If you struggle with sugar addiction and want to give it up, this may help. Popular advice tends to omit one key piece of information: refined sugar is only part of only problem! Find out the real issue, how to adjust your diet, lose the cravings, and free yourself from the blood sugar roller coaster forever.
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Is Sugar Over-Powering You?
Want the Fast Track? Jump to the Summary section here. Otherwise, dig in for more details.
Sugar-Related Health Issues
More than half the population of the United States is diabetic (type I or type II), pre-diabetic, insulin-resistant, and/or obese.
My sugar addiction goes back as long as I can remember. As I kid, I loved holidays and birthdays, because it meant a rare treat of candy or desserts.
As an adult, I knew sweets were not beneficial to my health, and ate them only occasionally. But, even with a ‘healthy’ diet of plenty of fruits, veggies, and whole grains, something was not right. On paper my diet looked really good, so why did I still feel like I was on a sugar roller coaster, feeling like food controlled me?
After years of bad advice, and testing various dietary changes, I eventually stumbled upon the answer.
I will show you what I found and provide tips for finding what’s right for you.
No two bodies are the same, but, if you know sugar is an issue, this may be the solution you need.
Quick Links – How to Give Up Sugar Forever
Whether you call it a sweet tooth, sugar addiction, or carb-mania, those of us with a weakness for sugar know how it can overpower us.
I use the words ‘sugar’ and ‘carbs’ (carbohydrates) interchangeably here. Technically, sugar is one type of carb, and all carbs can be a problem, as you’ll see (spoiler).
When I say sugar addiction, I’m not talking about those naturally-thin people (unicorns) with stable blood sugar levels who occasionally have dessert or a piece of chocolate and can leave the rest uneaten. I’m talking about those of us who feel controlled by sugar and suspect our diet is connected to other health issues.
Feeling hungry soon after eating a good meal or the urge to constantly graze throughout the day is a big clue. Despite consuming enough calories, we don’t feel satisfied.
It may start in childhood, with a love for candy and desserts, but eventually manifests as health problems in teenage or adult years. You may notice it as weight gain, particularly around the belly; mood swings; inability to think clearly; skin issues; and so on. The list is long. And no, they may not all be due solely to a high-carb diet, but wait until you spend a few weeks eating differently and then decide how much influence your diet has. Good food choices can be powerful preventative medicine.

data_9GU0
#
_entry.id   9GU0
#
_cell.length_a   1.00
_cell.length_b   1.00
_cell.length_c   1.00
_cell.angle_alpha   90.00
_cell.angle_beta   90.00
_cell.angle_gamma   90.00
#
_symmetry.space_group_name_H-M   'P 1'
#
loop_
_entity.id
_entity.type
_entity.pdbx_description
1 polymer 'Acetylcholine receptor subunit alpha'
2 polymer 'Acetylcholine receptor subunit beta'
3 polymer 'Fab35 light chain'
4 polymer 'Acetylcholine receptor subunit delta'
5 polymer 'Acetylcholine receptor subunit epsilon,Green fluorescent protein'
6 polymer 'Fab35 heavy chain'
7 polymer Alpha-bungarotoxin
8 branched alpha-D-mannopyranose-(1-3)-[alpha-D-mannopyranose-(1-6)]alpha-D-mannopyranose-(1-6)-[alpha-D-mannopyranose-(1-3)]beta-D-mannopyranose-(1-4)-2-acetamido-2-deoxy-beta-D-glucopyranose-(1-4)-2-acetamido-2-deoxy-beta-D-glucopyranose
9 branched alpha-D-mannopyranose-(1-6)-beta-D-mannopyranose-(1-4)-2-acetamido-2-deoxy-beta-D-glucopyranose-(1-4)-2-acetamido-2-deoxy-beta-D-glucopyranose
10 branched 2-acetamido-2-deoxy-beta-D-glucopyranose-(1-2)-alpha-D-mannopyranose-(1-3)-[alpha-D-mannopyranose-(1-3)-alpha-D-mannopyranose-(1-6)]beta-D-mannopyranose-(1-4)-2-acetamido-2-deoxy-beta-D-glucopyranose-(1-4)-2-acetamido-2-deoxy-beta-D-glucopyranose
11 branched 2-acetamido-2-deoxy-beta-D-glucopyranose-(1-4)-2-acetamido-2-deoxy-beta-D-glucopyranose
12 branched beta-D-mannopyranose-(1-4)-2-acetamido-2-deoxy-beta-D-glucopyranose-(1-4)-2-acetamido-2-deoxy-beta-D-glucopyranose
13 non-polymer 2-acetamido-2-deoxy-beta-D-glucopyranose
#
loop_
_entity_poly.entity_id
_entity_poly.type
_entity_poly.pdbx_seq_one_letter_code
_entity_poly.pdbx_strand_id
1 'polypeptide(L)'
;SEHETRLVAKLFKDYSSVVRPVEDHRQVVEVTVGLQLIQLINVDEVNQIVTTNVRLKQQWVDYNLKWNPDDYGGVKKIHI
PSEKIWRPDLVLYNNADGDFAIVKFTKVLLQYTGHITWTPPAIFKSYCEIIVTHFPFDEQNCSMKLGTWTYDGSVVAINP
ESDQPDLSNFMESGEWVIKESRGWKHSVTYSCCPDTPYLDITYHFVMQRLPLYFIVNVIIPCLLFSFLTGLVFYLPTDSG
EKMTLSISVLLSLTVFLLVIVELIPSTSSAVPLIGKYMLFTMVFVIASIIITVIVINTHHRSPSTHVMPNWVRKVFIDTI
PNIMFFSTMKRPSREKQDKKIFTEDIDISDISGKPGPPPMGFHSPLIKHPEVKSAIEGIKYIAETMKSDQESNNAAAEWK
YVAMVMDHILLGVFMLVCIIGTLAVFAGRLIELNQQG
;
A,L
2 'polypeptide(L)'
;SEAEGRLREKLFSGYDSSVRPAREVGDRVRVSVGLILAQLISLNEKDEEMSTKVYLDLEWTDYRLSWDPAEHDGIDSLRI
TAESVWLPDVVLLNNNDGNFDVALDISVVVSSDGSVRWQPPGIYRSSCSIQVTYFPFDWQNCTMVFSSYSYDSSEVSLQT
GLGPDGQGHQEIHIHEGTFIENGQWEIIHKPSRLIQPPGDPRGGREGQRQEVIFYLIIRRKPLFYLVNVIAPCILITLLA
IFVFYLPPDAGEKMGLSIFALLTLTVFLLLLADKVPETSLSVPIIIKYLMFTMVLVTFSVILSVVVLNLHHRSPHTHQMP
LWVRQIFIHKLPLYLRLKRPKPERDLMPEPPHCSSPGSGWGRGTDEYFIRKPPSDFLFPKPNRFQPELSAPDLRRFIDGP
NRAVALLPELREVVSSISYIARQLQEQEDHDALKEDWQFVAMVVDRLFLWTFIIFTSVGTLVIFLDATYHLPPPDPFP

This crazy sugar roller-coaster is not a willpower issue. It’s simply your body signalling for more because it is not able to properly utilize what it has. Your blood glucose and insulin levels are battling it out. It doesn’t matter if we ‘balance’ our meal with healthy fats and protein. For some of us, so long as the carbs are high, the imbalance persists. And the addiction to sugar continues.
You may go years as a sugar addict before you start seeing related health problems, but you still sense there’s an issue. That’s the time to end the sugar addiction—before it comes back to bite you!
For years I was given the advice to reduce my consumption of refined and added sugars and increase my intake of fruits, vegetables, and whole grains. Popular advice says refined sugars are bad but natural sugars (in fruit and vegetables) are good.
Not for me, they weren’t!
As a long-time vegan and organic gardener who grows these foods, I was already up to my wazoo in healthy, wholesome fruits and veggies—and it wasn’t helping. I still felt like I was on a roller coaster.
Eventually, I discovered that a piece of chocolate or an apple could both send my blood sugar soaring. A green smoothie with high-carb ingredients like carrots or bananas left me feeling horrid. And no matter how ‘healthy’ my diet was, I was still riding the roller coaster. I hated the constant feeling of hunger and cravings and had to find answers.
A Carb is a Carb
The change came when I realized all carbs have the same effect on me. Quality matters with food, but high sugar is high sugar. My body didn’t care where it came from: if a food was high in carbs, my body could not handle it. I would feel ‘off’ and the lab tests confirmed it.
Once I saw it this way—that all carbs count—I finally broke the cycle that had been bothering me my entire life.
When I tell people about this, most say, just tell me what you eat! And we’ll get there, but, first: This is your body and your life and if you are serious about making a change, real-life measures are needed to evaluate whether this is right for you.
Ideally, you visit your doctor now, and get some tests done. Then, map out your eating plan and stick to it for a few months. Then, visit your doctor again and repeat the tests to see what has changed.
Some doctors are supportive of low-carb, moderate-protein, healthy-fat diets. Others are not. There is plenty of credible research supporting this, so facts are on your side.
If possible, get a full check-up with your doctor including lab tests for everything your insurance covers.
Some useful measures include:
- Hemoglobin A1C (HbA1C0)
- Fasting blood glucose and insulin
- NMR lipid profile (to understand the particles for each type of lipid)
- hsCRP (High-Sensitivity C-Reactive Protein) to check for systemic inflammation
- Vitamin B12, electrolytes, thyroid function, cortisol, magnesium, Vitamin D levels